Some people in UK and US will have heard of Balfour, he of the infamous declaration. A few may be aware of the Sykes-Picot Agreement, but I wonder how many are aware of the McMahon correspondence. Two years before Balfour, while secret negotiations were already planned between France and Great Britain to carve up the Middle East post-war into ‘spheres of influence’ (code for imperial control), Sir Henry McMahon, High Commissioner in Cairo wrote a letter to Sherif Hussein in Mecca. This letter, his response to Hussein’s proposal for an independent Arab state incorporating all the Arab provinces of the soon to collapse Ottoman Empire, appeared to Arab eyes to be a promise of independence in return for support to the Allies against the Turks.

An Arab revolt against Turkish rule in the Hedjaz would have the effect of diverting men and weapons to a new theatre of war, thus weakening the force Germany could use on the ‘Western Front’.  The actual effect of the revolt is much debated, including the role of T.E.Lawrence ( read e.g.  Anthony Bruce, ‘The Last Crusade’; James Barr, ‘A Line in the Sand’) but the Arab armies fighting with British help up the peninsula as far as Damascus lost 20,000 men killed. The revolt was undertaken, based on a promise from Great Britain, for the purpose of ‘setting up a greater Arab state’ (Gerald Butt, ‘The Arabs’).  Whilst there is a certain ambiguity in the text as to the precise areas there can be no doubt that the Sherif was justified in believing he had a promise of independence for the greater part of what is now Israel-Palestine- Lebanon-Saudi Arabia-Syria-Jordan.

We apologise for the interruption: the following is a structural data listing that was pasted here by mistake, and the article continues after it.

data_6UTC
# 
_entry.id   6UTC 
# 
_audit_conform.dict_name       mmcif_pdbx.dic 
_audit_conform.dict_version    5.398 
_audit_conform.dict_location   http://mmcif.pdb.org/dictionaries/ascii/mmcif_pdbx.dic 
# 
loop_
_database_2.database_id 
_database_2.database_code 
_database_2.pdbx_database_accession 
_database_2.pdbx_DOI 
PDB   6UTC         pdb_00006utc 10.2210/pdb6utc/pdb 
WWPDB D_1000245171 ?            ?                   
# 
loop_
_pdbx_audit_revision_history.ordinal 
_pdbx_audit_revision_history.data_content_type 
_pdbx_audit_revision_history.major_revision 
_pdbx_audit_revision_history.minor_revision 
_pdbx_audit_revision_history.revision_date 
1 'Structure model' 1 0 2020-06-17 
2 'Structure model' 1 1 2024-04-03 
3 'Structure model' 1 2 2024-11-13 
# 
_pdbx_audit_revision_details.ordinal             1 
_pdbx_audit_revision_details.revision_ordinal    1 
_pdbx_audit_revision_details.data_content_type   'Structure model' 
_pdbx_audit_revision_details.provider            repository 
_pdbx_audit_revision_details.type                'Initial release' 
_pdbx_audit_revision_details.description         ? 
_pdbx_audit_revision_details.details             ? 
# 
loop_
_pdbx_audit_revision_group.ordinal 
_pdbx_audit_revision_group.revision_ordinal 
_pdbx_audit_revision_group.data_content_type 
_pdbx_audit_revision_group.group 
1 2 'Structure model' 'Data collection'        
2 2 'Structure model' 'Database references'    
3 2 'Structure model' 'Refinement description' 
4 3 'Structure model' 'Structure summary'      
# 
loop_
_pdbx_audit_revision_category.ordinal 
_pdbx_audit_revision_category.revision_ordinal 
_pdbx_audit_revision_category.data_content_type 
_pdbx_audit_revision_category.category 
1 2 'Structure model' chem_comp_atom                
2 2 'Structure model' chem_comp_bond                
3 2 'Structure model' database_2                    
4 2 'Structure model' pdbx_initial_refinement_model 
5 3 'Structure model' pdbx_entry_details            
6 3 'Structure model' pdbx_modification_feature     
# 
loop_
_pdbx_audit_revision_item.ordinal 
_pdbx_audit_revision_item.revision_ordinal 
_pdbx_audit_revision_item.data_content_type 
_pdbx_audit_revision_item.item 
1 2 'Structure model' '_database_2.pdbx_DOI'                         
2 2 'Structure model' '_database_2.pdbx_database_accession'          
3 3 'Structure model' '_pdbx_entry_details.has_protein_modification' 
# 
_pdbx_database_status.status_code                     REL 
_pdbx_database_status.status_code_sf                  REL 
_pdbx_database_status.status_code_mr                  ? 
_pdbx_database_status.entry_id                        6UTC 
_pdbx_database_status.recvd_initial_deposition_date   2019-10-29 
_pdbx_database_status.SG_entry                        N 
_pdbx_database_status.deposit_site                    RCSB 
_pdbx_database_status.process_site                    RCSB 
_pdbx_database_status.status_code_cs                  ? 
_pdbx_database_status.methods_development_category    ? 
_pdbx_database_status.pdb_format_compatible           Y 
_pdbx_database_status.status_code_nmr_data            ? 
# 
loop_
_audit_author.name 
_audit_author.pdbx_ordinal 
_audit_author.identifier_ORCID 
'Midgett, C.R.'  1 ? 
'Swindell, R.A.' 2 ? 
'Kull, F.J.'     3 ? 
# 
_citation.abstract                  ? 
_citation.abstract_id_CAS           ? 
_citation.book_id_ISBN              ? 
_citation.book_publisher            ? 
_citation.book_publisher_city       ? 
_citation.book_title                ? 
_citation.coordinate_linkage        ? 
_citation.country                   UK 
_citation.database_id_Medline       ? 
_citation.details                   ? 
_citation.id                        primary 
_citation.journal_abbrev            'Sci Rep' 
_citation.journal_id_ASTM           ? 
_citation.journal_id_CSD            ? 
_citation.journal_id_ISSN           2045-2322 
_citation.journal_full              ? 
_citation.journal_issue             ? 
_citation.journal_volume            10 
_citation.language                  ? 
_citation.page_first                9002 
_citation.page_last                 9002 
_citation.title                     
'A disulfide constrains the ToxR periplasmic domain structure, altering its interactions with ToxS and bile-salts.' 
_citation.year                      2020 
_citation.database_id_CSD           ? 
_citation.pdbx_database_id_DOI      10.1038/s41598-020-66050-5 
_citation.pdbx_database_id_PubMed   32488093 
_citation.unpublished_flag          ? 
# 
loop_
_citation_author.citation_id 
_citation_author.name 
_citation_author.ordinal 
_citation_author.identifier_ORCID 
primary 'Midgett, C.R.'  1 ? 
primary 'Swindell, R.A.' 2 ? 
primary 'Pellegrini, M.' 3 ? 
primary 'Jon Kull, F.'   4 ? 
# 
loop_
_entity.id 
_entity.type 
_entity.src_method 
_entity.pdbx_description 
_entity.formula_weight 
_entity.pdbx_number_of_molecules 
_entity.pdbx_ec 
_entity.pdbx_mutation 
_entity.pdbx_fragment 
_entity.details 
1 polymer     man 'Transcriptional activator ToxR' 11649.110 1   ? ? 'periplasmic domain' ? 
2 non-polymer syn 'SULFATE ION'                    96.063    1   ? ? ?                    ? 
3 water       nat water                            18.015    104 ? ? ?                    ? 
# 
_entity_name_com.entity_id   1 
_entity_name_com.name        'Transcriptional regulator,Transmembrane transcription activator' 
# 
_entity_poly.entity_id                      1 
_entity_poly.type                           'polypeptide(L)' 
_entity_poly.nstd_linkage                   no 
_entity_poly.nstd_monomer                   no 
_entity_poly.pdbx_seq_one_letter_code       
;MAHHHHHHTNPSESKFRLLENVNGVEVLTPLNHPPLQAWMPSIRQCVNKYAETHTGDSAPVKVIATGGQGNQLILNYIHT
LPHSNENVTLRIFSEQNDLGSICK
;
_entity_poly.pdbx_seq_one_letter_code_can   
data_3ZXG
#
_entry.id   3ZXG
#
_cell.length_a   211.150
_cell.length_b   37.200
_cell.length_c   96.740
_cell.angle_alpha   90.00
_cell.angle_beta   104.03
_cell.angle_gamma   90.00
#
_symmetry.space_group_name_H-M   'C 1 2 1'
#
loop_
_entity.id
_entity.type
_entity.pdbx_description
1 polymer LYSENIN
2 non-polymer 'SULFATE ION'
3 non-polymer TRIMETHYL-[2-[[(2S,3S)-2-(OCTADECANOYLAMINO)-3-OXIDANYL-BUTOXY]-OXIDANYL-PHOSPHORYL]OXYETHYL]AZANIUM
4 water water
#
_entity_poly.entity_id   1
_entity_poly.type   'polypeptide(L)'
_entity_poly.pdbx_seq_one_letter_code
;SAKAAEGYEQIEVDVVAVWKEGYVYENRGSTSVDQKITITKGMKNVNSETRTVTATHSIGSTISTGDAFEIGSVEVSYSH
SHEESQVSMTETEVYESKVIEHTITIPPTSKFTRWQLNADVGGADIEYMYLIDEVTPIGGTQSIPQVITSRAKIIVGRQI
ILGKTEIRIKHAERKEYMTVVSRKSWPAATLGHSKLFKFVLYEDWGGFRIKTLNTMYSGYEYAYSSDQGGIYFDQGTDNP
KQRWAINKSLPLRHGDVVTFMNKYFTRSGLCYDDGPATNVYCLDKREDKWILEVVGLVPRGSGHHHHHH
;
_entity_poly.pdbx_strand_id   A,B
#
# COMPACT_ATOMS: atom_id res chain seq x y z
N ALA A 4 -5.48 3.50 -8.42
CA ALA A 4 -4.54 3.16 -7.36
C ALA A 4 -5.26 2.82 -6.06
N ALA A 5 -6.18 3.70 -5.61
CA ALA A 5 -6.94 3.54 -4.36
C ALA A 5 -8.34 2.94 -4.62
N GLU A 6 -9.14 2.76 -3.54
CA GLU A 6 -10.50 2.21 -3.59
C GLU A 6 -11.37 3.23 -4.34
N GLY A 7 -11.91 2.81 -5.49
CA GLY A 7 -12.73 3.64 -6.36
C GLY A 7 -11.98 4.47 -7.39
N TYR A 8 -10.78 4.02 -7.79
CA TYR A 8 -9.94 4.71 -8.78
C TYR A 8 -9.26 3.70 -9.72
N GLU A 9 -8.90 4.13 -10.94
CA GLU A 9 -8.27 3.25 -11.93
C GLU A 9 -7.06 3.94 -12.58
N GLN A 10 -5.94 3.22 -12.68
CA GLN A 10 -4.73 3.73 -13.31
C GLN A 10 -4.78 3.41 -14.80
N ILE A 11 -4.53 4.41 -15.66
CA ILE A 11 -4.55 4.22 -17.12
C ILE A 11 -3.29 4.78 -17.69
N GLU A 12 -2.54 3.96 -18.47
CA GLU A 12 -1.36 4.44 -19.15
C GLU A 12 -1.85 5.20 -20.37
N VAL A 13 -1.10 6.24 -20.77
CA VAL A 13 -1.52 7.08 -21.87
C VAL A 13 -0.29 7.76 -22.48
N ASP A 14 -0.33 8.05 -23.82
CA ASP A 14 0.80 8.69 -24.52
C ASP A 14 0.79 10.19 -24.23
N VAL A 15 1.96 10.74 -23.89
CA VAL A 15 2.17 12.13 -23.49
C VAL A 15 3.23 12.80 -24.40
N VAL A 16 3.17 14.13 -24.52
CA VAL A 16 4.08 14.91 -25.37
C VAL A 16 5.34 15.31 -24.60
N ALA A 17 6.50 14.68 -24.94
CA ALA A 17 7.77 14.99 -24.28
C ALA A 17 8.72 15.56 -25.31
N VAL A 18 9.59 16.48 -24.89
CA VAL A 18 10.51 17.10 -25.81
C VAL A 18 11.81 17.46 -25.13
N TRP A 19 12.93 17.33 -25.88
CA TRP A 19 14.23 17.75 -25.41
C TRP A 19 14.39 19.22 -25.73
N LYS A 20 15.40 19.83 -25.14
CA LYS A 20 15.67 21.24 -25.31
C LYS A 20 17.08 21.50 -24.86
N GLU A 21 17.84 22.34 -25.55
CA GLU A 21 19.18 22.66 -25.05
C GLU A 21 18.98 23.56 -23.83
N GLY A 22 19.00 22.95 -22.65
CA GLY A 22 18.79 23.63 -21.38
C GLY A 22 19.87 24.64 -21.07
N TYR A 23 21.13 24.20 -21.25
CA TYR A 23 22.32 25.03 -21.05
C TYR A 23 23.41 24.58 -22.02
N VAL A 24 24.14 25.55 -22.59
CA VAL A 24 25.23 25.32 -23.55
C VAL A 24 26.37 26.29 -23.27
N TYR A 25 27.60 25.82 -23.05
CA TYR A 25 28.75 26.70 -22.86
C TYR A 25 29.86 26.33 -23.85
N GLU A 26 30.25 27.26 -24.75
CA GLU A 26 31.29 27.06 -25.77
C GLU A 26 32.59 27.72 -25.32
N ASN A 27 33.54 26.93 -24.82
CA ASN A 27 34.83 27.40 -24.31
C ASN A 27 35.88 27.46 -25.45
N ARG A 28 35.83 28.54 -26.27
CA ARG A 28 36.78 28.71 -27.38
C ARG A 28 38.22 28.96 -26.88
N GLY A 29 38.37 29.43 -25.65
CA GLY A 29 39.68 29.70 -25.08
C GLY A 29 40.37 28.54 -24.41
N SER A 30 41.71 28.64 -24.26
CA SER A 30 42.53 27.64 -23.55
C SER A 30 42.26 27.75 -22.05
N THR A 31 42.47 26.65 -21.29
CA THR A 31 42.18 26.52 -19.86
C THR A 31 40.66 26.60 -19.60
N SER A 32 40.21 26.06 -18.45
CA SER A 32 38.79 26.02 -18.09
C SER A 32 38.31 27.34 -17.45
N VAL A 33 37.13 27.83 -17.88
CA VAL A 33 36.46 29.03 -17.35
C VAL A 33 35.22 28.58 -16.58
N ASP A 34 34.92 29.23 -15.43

If Sykes-Picot was merely imperialism in action, and kept  secret for nearly two years, Balfour was a betrayal.  The Wilsonian Principle of self-determination for indigenous peoples, implicit in the League of Nations Articles and explicit in the UN Charter, could be ignored in respect of the Arabs who, unlike the Zionists, had no representatives in Washington and London.

Telling the Arabs, “You lost, get over it” is pointless.  Irish Republicans haven’t forgotten William of Orange and many in the republican southern states of USA have not forgotten the civil war.  In the Middle East the situation is both worse and more recent.  Western influence, mainly for ill, is still felt keenly.  When in 2012 I spoke with a Palestinian woman whose family had been illegally evicted from their home by Israeli settlers with the support of the Israeli army, her anger at me, because I was British, was palpable; it was all our fault. McMahon, Sykes-Picot and Balfour were the context for her anger. British duplicity had let her down, was implicated in the death a few days later of her disabled husband, and is still part of the sub-text of Arab-Muslim suspicions in the region.

If we want to be part of a solution in the Middle East we must stop being part of the problem; we and USA both.


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